The current hillfort, after the restoration of 1874-1878, is substantially different but much of the old structure remains intact. During the restoration, it was found that parts of the original drystone masonry had been preserved under the collapse. The workers marked, in tar, the undisturbed portions of the cashel and used the collapsed stone to build on this foundation. They supplemented these with other stones from the area to replace those ‘removed by King Murdoch O’Brien in 1101’. The internal diameters of the cashel are 23.6 meters north to south and 23.2 meters east to west. The lintel-covered entrance is 4.65 meters long, 1.12 meters wide and 1.86 meters high. Before the restoration, the gateway’s lintel was not in place. It was 1.3 metres (4 ft 3 in) wide and 1.2 metres (4 ft 2 in) high. It leads into the fort from the east. Slight recesses on either side of the entrance way have been filled in. They were probably to allow double leaves of an original doorway to fold flush against the wall. The interior rises in three terraces accessible by stairways which are previously mentioned.
The outer wall is a dry-stone construction. On each side of the entranceway, there are “galleries” within the wall. Their precise purpose is not clear and they do not connect with the entrance. These two wall-passages, one on the south and another from the northeast run towards the gateway, but stop short. The south wall passage entrance is 45 centimetres wide, 60 centimetres high and 1.4 metres long. It turns through a right angle where it becomes 50 centimetres wide, 85 centimetres high and 20.4 metres long. Near the north end there is a recess on the west side 50 centimetres wide, 1 metre high and 75 centimetres deep. The northeast gallery entrance is 65 centimetres wide, 97 centimetres high and 1.55 metres long. It meets the main part of the passage in a T-junction. To the north, the passage is 70 centimetres wide, 1.3 metres high and 2.5 metres long. To the south, the passage is 60 centimetres wide, 1.4 metres high and 8.6 metres long. Near the north of end of the south passage is a small recess in its west wall. At the south end of the north passage there is a seat-stone. The interior of the cashel is fairly level but Petrie recorded the remains of a small oblong church measuring 5 metres (16 ft 6 in) by 4.3 metres (14 ft 3 in). The walls were 0.61 metres (2 ft) thick and not more than 0.61 metres (2 ft) high. The structure was constructed of mortar but nothing remains of it today. A drain runs through the cashel wall at ground level on the northwest side. It leads from a midden in the western side of the enclosure that was 1.7 metres (5 ft 5 in) in diameter and one foot deep.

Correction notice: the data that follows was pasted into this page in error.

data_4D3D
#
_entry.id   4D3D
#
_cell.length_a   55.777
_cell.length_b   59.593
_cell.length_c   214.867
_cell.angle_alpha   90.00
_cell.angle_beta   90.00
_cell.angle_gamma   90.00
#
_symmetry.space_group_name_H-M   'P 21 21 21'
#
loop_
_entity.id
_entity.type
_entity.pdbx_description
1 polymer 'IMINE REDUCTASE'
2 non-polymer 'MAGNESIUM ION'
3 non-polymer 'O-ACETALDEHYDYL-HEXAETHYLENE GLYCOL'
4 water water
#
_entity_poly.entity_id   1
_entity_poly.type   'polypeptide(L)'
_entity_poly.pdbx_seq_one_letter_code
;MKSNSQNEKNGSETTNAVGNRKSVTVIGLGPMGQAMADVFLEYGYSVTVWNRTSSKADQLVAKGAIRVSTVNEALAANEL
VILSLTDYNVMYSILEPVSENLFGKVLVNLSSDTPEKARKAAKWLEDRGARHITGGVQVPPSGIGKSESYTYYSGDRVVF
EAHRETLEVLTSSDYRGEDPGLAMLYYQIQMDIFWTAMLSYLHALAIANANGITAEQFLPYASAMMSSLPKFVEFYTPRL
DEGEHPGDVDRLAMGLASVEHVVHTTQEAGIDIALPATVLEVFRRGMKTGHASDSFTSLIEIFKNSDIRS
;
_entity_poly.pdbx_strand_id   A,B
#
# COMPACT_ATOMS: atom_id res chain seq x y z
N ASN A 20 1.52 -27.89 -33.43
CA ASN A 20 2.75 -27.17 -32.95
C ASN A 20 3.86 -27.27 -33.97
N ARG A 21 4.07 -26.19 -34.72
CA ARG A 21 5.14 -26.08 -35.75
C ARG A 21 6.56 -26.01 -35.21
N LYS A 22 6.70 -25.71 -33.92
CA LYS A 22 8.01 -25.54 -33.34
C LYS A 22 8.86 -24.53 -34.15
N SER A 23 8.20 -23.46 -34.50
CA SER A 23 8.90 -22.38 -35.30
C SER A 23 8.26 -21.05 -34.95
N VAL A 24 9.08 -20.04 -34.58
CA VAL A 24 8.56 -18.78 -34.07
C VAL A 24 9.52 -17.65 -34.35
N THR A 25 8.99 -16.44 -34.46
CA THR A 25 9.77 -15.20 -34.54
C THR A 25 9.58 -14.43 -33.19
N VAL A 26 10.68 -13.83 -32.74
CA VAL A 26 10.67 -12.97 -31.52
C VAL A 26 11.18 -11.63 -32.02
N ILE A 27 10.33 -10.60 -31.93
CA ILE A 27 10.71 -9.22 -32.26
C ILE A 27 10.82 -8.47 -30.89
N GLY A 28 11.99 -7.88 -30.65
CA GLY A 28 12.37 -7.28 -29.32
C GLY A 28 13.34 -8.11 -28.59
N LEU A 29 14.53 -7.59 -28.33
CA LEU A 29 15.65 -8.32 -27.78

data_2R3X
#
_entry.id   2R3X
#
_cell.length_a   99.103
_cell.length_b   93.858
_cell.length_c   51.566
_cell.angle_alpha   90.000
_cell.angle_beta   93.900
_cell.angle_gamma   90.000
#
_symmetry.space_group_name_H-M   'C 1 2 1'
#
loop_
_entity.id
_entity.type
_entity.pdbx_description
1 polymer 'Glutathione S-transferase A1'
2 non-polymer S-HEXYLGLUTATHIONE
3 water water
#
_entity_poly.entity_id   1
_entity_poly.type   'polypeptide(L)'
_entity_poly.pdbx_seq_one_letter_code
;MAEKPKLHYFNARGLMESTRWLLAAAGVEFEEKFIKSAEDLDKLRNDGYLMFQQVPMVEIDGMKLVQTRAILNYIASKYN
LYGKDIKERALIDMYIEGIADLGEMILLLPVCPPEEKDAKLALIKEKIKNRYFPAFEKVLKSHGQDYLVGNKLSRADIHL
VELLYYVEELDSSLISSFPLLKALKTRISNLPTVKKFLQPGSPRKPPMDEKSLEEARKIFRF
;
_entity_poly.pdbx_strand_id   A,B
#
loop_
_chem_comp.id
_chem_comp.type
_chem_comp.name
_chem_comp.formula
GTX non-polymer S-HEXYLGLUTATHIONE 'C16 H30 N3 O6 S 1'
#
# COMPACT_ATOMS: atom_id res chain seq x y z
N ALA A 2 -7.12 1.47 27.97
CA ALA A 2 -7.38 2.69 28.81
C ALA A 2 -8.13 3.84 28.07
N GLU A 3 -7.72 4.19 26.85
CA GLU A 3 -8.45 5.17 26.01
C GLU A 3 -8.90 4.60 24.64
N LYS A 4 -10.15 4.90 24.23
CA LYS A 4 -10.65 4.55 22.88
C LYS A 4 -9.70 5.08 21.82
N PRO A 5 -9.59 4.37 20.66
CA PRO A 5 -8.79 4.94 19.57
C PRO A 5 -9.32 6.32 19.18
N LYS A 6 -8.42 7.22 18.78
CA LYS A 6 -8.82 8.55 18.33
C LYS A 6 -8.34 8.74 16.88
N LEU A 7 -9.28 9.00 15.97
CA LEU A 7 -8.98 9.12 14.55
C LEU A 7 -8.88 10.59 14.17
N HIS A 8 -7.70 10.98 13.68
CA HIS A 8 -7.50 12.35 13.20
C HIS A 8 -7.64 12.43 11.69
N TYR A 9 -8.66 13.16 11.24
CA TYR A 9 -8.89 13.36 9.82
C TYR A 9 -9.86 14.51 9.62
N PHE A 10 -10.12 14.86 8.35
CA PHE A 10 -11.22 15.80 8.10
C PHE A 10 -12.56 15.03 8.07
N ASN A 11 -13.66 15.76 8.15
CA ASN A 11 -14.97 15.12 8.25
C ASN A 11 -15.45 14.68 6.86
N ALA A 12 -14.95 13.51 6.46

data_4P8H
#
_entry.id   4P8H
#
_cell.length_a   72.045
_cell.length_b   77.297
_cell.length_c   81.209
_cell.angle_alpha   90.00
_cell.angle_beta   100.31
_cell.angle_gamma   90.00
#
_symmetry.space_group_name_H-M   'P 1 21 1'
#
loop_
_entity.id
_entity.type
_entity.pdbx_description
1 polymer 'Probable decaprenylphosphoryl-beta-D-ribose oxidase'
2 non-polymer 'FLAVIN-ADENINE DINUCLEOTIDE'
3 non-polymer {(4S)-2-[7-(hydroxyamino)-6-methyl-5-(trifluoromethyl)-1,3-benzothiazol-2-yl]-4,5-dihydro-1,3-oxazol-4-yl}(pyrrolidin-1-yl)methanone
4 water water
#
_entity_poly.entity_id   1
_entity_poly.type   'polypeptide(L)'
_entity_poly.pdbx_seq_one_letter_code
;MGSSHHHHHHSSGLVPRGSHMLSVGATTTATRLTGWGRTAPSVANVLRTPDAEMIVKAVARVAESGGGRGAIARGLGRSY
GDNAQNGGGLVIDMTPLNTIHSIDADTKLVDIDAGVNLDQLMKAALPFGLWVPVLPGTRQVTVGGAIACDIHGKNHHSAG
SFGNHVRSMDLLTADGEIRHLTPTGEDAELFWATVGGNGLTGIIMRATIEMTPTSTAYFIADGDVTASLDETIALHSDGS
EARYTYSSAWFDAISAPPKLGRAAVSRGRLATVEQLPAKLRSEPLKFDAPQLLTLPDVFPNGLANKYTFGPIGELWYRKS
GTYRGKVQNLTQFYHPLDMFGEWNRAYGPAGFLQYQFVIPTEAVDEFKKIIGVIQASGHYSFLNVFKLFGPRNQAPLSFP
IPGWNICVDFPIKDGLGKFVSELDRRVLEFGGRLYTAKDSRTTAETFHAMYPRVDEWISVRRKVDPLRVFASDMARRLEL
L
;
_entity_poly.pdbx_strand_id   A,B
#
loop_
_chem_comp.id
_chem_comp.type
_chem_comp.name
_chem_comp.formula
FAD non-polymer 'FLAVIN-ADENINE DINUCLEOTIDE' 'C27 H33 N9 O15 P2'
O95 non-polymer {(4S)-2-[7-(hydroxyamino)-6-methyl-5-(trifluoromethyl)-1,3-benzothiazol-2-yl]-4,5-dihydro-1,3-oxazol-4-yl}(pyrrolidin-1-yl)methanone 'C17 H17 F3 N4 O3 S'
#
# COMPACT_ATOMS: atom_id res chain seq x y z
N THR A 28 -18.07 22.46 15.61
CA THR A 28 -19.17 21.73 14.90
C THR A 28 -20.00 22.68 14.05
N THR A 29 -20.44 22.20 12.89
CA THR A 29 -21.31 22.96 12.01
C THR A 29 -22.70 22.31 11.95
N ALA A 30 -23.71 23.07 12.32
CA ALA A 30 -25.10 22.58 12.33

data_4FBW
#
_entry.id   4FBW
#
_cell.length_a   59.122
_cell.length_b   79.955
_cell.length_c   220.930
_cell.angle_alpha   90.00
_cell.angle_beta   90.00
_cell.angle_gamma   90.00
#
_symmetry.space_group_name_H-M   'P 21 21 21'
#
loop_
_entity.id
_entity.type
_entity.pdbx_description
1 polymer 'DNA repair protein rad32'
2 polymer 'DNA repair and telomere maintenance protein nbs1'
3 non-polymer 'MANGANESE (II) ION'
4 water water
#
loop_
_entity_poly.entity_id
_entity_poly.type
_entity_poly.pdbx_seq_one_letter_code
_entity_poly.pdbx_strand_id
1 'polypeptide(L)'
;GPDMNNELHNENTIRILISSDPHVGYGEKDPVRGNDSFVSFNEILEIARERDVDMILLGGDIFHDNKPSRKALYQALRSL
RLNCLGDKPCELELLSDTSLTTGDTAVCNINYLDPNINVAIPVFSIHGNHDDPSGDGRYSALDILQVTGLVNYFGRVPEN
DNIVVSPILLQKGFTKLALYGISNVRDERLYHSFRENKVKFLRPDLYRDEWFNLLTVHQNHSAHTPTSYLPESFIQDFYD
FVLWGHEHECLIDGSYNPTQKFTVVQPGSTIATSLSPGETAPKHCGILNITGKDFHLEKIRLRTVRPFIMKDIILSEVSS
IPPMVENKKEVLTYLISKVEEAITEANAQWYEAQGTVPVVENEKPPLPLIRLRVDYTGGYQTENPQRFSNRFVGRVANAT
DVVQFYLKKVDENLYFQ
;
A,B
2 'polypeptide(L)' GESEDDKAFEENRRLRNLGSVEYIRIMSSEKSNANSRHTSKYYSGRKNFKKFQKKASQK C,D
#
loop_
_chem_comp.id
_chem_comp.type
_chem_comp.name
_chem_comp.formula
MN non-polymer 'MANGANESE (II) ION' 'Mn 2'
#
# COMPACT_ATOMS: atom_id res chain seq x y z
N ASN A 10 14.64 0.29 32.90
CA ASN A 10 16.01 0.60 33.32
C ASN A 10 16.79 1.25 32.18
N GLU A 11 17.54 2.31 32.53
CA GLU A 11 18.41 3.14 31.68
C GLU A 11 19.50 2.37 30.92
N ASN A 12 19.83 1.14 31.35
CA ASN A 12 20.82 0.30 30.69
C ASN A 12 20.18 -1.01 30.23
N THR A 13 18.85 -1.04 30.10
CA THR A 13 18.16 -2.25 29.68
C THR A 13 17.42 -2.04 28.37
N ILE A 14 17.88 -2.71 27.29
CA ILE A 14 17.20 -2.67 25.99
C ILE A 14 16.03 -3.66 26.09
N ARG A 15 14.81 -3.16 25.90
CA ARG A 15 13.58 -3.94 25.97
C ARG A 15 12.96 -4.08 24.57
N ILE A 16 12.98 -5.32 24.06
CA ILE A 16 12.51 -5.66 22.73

As mentioned above, there are many clues that the Grianán of Aileach is a multi-period site. Brian Lacy suggests that the earthen banks surrounding the fort probably represent the defenses of a hillfort of the late Bronze Age or Iron Age. Between the two outer banks on the south side of the hill, is the formerly covered spring well which is dedicated to St. Patrick. Petrie describes the tumulus, between the second and third wall, as being a small mound surrounded by a circle of ten stones. These stones were laid horizontally and converged towards the centre. In Petrie’s time, the mound had been excavated but nothing to explain its meaning was discovered. It was subsequently destroyed but its former position is marked by a heap of broken stones. During the excavation work of the 1870s, Bernard documents the discovery of many artefacts. Behind a niche in the doorway, a large stone (0.4 metres (16 in) wide) was found. It had a round hole in the centre, 7.6 centimetres (3 in) deep and 3.8 centimetres (1.5 in) in diameter. A rotten piece of wood was found in the hole. Bernard was unable to decipher its use suggesting only that it could have been a sundial. Bernard discovered many animal bones including sheep, cattle, goats and birds. He found stone items including ‘sling-stones’, ‘warrior’s clubs’ and a ‘sugar-loaf-shaped stone with a well-cut base, 25 centimetres (10 in) long, 38 centimetres (15 in) round base, 36 centimetres (14 in) round centre and 25 centimetres (10 in) round top. The most interesting stone object was ‘a slab of sandstone, chequered into thirty-six squares’. Lacy believed it to be some kind of gaming board. Among the miscellaneous items found were a plough socket, an iron ring, some coins and a bead.